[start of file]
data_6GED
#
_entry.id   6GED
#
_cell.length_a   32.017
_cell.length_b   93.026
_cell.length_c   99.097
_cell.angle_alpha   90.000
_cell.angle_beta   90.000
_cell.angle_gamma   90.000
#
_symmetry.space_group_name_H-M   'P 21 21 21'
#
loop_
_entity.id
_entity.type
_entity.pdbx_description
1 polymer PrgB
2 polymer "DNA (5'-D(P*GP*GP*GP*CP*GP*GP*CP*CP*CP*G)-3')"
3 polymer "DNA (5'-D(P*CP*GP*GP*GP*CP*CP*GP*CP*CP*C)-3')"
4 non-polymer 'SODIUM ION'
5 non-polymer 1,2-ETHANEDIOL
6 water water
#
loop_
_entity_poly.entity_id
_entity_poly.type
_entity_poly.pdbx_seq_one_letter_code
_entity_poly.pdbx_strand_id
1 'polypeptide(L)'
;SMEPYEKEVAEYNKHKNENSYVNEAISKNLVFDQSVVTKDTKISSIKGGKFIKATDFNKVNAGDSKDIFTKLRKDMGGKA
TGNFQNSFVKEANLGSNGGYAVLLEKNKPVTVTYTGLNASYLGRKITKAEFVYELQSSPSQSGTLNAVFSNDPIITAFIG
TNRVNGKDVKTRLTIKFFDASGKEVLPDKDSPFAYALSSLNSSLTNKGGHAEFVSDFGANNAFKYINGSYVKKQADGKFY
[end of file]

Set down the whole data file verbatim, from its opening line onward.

data_6GED
#
_entry.id   6GED
#
_cell.length_a   32.017
_cell.length_b   93.026
_cell.length_c   99.097
_cell.angle_alpha   90.000
_cell.angle_beta   90.000
_cell.angle_gamma   90.000
#
_symmetry.space_group_name_H-M   'P 21 21 21'
#
loop_
_entity.id
_entity.type
_entity.pdbx_description
1 polymer PrgB
2 polymer "DNA (5'-D(P*GP*GP*GP*CP*GP*GP*CP*CP*CP*G)-3')"
3 polymer "DNA (5'-D(P*CP*GP*GP*GP*CP*CP*GP*CP*CP*C)-3')"
4 non-polymer 'SODIUM ION'
5 non-polymer 1,2-ETHANEDIOL
6 water water
#
loop_
_entity_poly.entity_id
_entity_poly.type
_entity_poly.pdbx_seq_one_letter_code
_entity_poly.pdbx_strand_id
1 'polypeptide(L)'
;SMEPYEKEVAEYNKHKNENSYVNEAISKNLVFDQSVVTKDTKISSIKGGKFIKATDFNKVNAGDSKDIFTKLRKDMGGKA
TGNFQNSFVKEANLGSNGGYAVLLEKNKPVTVTYTGLNASYLGRKITKAEFVYELQSSPSQSGTLNAVFSNDPIITAFIG
TNRVNGKDVKTRLTIKFFDASGKEVLPDKDSPFAYALSSLNSSLTNKGGHAEFVSDFGANNAFKYINGSYVKKQADGKFY